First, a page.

Ecole Polytechnique Fédérale de Lausanne


It’s no Willie Mays over-the-shoulder-at-the-warning-track catch*, but it’s still pretty impressive for a robot.

Researchers at the Ecole Polytechnique Fédérale de Lausanne in Switzerland have unveiled a bionic arm with three joints and four fingers that can catch objects in mid-flight. It automatically detects the trajectory and shape of irregular objects, and can go from motionless to a closed grasp in less than five hundredths of a second.

The researchers trained the system’s software algorithms using a ball, an empty bottle, a half-full bottle, a hammer and a tennis racket. (Learning to return a serve** will presumably come next.)

“Increasingly present in our daily lives and used to perform various tasks, robots will be able to either catch or dodge complex objects in full-motion,” said Aude Billard, head of the Learning Algorithms and Systems Laboratory at EPFL, in a statement.

The team already has a specific application in mind: Affixing the arm to satellites to capture flying space debris.

Check out the system in action in the video below:

* This is probably my first sports reference in a story during my journalism career. Feel free to send balloons.
** And this is my second.


Catching items that are tagged with those dime-sized gray transmitting devices, so the arm can spacially "see" the object flying towards it, is a programming feat, to be sure, but ultimately boring.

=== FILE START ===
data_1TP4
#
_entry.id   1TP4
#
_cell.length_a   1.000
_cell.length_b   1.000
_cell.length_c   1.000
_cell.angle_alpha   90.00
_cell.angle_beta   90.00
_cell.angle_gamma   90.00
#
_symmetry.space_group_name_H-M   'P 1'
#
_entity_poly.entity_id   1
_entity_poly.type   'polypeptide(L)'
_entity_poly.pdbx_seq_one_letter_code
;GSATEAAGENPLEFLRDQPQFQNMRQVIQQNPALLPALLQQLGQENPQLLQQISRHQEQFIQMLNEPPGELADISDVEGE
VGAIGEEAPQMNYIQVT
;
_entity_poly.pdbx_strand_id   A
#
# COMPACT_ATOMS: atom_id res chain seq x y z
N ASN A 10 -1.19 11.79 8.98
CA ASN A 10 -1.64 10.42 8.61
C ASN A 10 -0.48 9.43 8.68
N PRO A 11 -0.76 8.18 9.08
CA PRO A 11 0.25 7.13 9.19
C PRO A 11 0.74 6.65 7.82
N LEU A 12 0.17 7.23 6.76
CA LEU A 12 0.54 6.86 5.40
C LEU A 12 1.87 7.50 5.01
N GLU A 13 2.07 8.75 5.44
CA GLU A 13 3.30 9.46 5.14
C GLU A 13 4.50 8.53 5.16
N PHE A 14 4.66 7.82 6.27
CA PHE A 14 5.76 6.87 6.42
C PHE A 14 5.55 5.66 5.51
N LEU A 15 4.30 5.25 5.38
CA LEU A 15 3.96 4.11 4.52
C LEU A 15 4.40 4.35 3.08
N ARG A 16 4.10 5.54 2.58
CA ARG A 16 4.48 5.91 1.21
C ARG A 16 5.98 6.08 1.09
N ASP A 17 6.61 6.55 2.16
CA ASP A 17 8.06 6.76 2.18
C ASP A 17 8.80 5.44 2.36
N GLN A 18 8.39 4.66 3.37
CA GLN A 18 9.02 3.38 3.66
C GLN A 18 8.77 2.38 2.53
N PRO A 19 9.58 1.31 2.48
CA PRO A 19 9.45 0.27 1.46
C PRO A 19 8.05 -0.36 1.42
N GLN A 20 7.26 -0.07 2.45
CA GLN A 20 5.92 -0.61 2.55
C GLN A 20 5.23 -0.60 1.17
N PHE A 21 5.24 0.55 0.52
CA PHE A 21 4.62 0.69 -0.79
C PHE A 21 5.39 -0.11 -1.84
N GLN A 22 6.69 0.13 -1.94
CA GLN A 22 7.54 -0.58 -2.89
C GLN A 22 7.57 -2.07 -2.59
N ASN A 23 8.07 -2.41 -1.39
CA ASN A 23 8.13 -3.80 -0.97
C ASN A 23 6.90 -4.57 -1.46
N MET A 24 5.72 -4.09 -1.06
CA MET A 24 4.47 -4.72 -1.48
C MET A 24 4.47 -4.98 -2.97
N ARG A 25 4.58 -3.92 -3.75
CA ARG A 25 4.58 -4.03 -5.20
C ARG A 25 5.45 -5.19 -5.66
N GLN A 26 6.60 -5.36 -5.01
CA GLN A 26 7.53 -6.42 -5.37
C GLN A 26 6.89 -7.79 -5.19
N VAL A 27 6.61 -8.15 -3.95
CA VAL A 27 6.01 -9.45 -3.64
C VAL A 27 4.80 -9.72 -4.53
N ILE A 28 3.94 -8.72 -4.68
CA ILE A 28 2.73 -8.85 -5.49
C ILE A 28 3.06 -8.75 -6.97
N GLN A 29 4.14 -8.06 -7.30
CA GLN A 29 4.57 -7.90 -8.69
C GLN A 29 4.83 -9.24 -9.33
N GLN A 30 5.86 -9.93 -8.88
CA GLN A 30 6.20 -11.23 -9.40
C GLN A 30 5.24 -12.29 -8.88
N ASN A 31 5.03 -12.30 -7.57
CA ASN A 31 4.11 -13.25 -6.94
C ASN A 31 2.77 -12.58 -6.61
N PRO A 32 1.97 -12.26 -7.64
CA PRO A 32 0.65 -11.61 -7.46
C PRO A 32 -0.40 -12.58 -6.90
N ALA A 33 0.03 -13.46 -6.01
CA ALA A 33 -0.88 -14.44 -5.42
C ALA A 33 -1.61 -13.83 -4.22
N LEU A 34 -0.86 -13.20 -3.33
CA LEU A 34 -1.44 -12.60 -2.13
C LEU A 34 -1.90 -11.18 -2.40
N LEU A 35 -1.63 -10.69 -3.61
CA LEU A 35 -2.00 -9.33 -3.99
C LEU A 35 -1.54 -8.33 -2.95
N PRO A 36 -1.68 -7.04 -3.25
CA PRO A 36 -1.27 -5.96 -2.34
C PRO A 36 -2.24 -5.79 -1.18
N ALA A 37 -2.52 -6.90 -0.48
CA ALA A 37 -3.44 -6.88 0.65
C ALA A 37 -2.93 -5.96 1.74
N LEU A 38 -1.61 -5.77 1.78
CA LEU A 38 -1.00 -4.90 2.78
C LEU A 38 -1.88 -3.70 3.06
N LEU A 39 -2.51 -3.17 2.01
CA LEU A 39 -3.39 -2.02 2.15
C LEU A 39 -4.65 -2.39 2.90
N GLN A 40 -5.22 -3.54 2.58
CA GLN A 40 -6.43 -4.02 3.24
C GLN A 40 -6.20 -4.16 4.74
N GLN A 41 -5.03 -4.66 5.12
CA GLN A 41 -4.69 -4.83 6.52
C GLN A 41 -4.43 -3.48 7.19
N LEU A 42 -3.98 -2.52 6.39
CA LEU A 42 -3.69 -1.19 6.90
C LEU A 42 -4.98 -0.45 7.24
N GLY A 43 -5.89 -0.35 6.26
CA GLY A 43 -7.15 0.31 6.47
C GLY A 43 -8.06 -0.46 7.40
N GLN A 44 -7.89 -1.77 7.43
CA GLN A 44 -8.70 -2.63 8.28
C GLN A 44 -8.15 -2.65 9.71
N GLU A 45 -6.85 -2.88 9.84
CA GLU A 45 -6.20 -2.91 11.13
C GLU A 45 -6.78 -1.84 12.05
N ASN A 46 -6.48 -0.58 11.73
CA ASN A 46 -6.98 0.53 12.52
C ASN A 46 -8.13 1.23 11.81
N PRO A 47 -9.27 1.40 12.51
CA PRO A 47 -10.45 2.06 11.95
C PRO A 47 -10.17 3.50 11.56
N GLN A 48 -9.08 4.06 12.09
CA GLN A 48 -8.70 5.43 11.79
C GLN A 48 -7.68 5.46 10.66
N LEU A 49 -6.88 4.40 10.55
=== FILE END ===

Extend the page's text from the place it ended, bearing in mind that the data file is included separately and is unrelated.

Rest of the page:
The next time I'm out walking precariously along the edge of the Grand Canyon, I'll remember to wear my transmitters, so RoboRangerRick, can catch me if I fall in.

I'm not sure what other application the programmers have in mind. But none of the scenarios seem all that necessary.

I take it back, Politicians might have a use for it, when someone throws a shoe at them.


So, step by step and beyond biomedical benefits, if intelligent machines take over all human activity, including art and science, what will happen to the organic body and its conditioned-to-work-and-think brain? Surely, will it decay? Is mankind-machines coexistence possible while people are fighting for jobs and resources: competition, enterprises, nations, and so on? Anyway, what is the endeavor in which a robot cannot take part or channel at all successfully? Why won't the future automatons be alive? What is the fundamental difference between a mechanical structure, organic or inorganic, that imitates life and life itself? Is there any, virtual or real? If it said that there is a difference, is it just some kind of authority who is defining and differentiating between things? Perhaps then, someday, will be a powerful automaton the one who will define life, its unique life, truth itself? Indeed, will he impose his point of view with his outstanding intelligence, a new science? Certainly, will he define where life begin and end too? Therefore, where does death too? Along these lines, there is a peculiar book, a preview in Just another suggestion, in order to free-think for a while


That's pretty cool, but now I want to see more video of the robot catching stuff! That would be pretty entertaining!  :-)


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